Art or Sound? Susan Philipsz’s Sculpted Melancholy Works Exist as Both
The Scottish artist Susan Philipsz (born 1965) made sound art history when she won the acclaimed Turner Prize for her audio-based work Lowlands Away in 2010.
A renowned and iconic sound artist, Philipsz was trained as a sculptor, a fondness that is evident in her work.
Her works tend to feature recordings of her own “untrained”, without instrumental accompaniment – or a cappella. Fascinated with the “sculptural values of sound”, the artist frequently selects locations that are architecturally ethereal, interplaying with the dimension of space – whether beneath the bridges of the River Clyde in Glasgow or in the Solomon R. Guggenheim Museum’s signature rotunda in New York.
When she applied to the Glasgow School of Art, she was rejected and instead opted to specialise in sculpture at the Duncan of Jordanstone College of Art, in Dundee, Scotland.
Later in 1994, she received her MFA (Master in Fine Arts) from the University of Ulster in Belfast, Ireland.
Here, she developed her first work of sound art in 1994 as a student. Titled Safe, the work was a rendition of a lullaby from Engelbert Humperdinck’s Hansel And Gretel opera and was played in a chimney at a former retirement home.
The turning point for the artist’s career came in 2000 when she was commissioned a site-specific work for the European travelling biennale Manifesta 3 in Ljubljana, Slovenia.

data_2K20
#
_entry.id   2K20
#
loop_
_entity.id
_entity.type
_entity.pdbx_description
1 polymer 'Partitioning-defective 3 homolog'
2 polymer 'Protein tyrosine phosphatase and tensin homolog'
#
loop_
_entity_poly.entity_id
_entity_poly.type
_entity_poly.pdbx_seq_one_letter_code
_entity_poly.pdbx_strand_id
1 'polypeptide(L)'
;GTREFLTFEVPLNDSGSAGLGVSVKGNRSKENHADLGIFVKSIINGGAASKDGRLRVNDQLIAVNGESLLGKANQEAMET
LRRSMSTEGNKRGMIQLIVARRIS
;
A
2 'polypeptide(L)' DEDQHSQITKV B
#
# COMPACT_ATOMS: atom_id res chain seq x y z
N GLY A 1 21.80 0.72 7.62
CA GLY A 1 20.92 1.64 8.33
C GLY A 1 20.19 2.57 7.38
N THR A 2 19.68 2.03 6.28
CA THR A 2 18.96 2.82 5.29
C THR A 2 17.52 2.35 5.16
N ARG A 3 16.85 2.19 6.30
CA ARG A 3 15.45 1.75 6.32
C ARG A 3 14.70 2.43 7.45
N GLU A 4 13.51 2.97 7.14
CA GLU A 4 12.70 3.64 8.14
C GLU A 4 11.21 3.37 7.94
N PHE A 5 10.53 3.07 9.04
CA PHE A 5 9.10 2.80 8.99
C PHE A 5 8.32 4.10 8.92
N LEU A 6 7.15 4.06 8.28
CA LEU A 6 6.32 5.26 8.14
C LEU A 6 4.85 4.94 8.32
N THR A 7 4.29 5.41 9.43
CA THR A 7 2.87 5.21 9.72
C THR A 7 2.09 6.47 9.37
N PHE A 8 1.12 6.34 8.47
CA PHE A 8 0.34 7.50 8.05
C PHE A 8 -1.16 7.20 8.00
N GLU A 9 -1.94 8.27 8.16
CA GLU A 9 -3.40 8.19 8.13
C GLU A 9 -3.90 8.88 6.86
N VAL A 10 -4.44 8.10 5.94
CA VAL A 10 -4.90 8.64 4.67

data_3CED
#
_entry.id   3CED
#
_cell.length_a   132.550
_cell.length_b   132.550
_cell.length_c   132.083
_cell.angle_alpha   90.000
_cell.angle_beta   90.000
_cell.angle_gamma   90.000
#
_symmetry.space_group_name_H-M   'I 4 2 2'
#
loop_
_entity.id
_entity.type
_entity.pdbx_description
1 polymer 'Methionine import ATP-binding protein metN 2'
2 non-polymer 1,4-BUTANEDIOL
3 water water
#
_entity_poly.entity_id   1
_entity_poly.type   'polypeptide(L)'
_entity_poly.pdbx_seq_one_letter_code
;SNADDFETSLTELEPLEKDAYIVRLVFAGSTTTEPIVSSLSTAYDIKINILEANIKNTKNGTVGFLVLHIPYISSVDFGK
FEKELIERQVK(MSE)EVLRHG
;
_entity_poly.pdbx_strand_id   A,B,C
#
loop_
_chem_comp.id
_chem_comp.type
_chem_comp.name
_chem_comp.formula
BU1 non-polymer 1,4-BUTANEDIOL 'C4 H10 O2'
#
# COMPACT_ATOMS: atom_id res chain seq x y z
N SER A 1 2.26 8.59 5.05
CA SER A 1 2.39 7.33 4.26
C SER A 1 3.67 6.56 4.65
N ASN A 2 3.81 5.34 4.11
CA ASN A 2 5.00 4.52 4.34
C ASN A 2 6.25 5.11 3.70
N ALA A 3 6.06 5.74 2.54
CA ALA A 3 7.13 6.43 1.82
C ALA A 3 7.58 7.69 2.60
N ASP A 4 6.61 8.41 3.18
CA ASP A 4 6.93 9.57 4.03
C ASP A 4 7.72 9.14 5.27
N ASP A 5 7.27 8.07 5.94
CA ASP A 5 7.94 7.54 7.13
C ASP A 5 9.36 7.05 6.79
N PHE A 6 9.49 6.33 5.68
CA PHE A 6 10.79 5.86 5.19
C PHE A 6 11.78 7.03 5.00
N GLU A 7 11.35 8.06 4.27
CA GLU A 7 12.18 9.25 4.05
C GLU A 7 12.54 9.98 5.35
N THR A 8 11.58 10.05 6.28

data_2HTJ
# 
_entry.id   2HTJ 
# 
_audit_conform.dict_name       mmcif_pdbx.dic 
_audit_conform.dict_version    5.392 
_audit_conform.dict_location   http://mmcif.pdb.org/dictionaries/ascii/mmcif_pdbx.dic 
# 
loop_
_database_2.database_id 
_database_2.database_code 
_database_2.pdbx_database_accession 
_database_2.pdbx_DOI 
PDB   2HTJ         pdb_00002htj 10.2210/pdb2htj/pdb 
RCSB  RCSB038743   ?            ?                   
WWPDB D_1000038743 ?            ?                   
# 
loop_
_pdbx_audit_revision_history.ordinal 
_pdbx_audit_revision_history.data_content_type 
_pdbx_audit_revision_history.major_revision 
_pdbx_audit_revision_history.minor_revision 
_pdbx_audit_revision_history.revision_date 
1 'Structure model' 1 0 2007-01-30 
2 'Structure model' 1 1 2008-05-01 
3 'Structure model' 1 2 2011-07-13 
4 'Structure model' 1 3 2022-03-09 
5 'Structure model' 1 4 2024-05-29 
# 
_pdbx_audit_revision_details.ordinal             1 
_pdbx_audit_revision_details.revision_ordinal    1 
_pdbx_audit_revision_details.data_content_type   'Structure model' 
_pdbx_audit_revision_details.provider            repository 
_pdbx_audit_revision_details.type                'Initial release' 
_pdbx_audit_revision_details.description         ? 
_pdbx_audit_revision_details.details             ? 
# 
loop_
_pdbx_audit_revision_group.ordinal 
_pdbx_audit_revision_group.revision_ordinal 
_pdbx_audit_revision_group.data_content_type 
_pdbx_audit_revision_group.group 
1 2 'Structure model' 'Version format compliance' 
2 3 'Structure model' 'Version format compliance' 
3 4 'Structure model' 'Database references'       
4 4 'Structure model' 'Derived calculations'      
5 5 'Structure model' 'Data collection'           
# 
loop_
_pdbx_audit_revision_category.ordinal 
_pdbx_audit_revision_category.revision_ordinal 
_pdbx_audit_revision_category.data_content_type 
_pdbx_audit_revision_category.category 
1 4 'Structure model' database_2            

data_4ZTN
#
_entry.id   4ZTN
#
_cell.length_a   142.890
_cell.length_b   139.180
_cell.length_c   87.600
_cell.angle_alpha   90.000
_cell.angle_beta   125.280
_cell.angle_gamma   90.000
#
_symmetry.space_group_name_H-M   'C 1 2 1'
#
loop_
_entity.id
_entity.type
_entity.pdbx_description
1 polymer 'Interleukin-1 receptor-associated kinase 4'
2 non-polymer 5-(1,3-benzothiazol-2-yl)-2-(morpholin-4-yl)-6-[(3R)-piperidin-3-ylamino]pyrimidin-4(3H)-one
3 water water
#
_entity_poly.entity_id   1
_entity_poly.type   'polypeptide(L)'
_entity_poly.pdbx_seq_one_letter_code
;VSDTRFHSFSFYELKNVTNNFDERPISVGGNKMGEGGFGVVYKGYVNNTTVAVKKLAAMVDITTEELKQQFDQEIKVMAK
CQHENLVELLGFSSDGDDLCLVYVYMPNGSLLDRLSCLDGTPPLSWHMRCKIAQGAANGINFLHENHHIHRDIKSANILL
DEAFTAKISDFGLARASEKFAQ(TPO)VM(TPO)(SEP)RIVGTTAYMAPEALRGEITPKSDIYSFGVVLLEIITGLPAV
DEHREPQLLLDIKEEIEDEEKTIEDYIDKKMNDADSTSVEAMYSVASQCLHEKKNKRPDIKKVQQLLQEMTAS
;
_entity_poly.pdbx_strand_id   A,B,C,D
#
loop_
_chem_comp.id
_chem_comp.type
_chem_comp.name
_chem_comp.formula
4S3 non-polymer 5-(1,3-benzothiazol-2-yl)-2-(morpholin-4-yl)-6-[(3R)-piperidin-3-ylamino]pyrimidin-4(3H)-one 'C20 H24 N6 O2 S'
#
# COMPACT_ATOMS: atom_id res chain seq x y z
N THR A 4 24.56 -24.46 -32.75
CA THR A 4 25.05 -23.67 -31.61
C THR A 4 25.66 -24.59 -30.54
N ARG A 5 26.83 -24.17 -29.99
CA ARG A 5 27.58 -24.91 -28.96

Her career continued to take off over the years: in 2004, she was awarded an Order of the British Empire (OBE) award, and in 2010 snagged the prestigious Turner Prize. She was also the director of Catalyst Arts in Belfast for years.
One of the major women in sound art, Philipsz currently lives and works in Berlin. Her work is held at major collections around the world, including at the Museum of Contemporary Art, Chicago, the Solomon R. Guggenheim Museum, New York, and the Walker Art Center, Minneapolis.
Her recent work The Fall at Amsterdam’s oldest building, the Oude Kerk, was part of our Global Sound Exhibitions to see in 2022 and includes her melancholic interpretation of Jan Pieterszoon Sweelinck’s masterpiece Mein Junges Leben Hat Ein End.
Recently, the Glaswegian artist has been collaborating with Whitehaven Harbour Commissioners to develop a permanent site-specific work as part of the public art commission program “Deep Time”, launching in 2023 in celebration of the West Cumbria landscape – a stretch across England’s North West coast.
Read on to learn more about Philipsz and to discover some of her most popular works of sound art.
NOTABLE WORKS BY SUSAN PHILIPSZ
‘THE INTERNATIONALE’ (2000)
Philipsz’s work for the Manifesta 3 biennale in Ljubljana, Slovenia, was a sound installation featuring a recording of her own voice singing “The Internationale”, the famous socialist anthem of the international workers' movement.
The recording was played over a loudspeaker in 10-minute intervals. It’s hard to tell whether the artist is enthusiastic or sad, and her voice is intentionally ambiguous.